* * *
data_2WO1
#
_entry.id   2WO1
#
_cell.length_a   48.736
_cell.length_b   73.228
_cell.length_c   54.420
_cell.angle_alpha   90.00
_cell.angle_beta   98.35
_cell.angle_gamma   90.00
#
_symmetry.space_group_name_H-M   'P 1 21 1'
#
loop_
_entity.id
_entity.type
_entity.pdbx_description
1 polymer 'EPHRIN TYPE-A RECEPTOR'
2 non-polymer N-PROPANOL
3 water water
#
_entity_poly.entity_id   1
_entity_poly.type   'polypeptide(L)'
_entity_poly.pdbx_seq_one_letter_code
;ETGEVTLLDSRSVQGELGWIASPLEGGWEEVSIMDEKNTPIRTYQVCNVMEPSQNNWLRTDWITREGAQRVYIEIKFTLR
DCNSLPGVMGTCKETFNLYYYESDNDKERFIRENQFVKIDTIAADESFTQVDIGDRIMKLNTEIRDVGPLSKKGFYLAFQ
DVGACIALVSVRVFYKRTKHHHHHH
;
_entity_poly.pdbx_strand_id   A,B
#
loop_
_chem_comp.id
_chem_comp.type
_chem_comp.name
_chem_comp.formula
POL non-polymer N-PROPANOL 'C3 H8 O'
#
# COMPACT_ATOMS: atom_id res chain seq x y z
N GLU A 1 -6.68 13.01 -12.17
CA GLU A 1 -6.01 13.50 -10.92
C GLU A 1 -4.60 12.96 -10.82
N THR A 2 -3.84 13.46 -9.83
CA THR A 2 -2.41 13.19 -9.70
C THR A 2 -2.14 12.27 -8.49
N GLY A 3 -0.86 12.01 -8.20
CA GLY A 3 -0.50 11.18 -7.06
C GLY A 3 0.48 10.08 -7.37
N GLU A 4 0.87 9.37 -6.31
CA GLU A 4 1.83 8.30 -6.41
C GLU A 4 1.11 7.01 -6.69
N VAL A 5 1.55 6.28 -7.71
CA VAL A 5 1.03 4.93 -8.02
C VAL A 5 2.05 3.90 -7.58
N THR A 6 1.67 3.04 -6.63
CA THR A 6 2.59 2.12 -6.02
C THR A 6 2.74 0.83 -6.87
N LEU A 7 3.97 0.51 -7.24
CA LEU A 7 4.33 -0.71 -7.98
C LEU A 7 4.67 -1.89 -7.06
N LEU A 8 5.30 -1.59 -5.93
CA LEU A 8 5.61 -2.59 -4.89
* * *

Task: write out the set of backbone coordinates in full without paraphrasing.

data_2WO1
#
_entry.id   2WO1
#
_cell.length_a   48.736
_cell.length_b   73.228
_cell.length_c   54.420
_cell.angle_alpha   90.00
_cell.angle_beta   98.35
_cell.angle_gamma   90.00
#
_symmetry.space_group_name_H-M   'P 1 21 1'
#
loop_
_entity.id
_entity.type
_entity.pdbx_description
1 polymer 'EPHRIN TYPE-A RECEPTOR'
2 non-polymer N-PROPANOL
3 water water
#
_entity_poly.entity_id   1
_entity_poly.type   'polypeptide(L)'
_entity_poly.pdbx_seq_one_letter_code
;ETGEVTLLDSRSVQGELGWIASPLEGGWEEVSIMDEKNTPIRTYQVCNVMEPSQNNWLRTDWITREGAQRVYIEIKFTLR
DCNSLPGVMGTCKETFNLYYYESDNDKERFIRENQFVKIDTIAADESFTQVDIGDRIMKLNTEIRDVGPLSKKGFYLAFQ
DVGACIALVSVRVFYKRTKHHHHHH
;
_entity_poly.pdbx_strand_id   A,B
#
loop_
_chem_comp.id
_chem_comp.type
_chem_comp.name
_chem_comp.formula
POL non-polymer N-PROPANOL 'C3 H8 O'
#
# COMPACT_ATOMS: atom_id res chain seq x y z
N GLU A 1 -6.68 13.01 -12.17
CA GLU A 1 -6.01 13.50 -10.92
C GLU A 1 -4.60 12.96 -10.82
N THR A 2 -3.84 13.46 -9.83
CA THR A 2 -2.41 13.19 -9.70
C THR A 2 -2.14 12.27 -8.49
N GLY A 3 -0.86 12.01 -8.20
CA GLY A 3 -0.50 11.18 -7.06
C GLY A 3 0.48 10.08 -7.37
N GLU A 4 0.87 9.37 -6.31
CA GLU A 4 1.83 8.30 -6.41
C GLU A 4 1.11 7.01 -6.69
N VAL A 5 1.55 6.28 -7.71
CA VAL A 5 1.03 4.93 -8.02
C VAL A 5 2.05 3.90 -7.58
N THR A 6 1.67 3.04 -6.63
CA THR A 6 2.59 2.12 -6.02
C THR A 6 2.74 0.83 -6.87
N LEU A 7 3.97 0.51 -7.24
CA LEU A 7 4.33 -0.71 -7.98
C LEU A 7 4.67 -1.89 -7.06
N LEU A 8 5.30 -1.59 -5.93
CA LEU A 8 5.61 -2.59 -4.89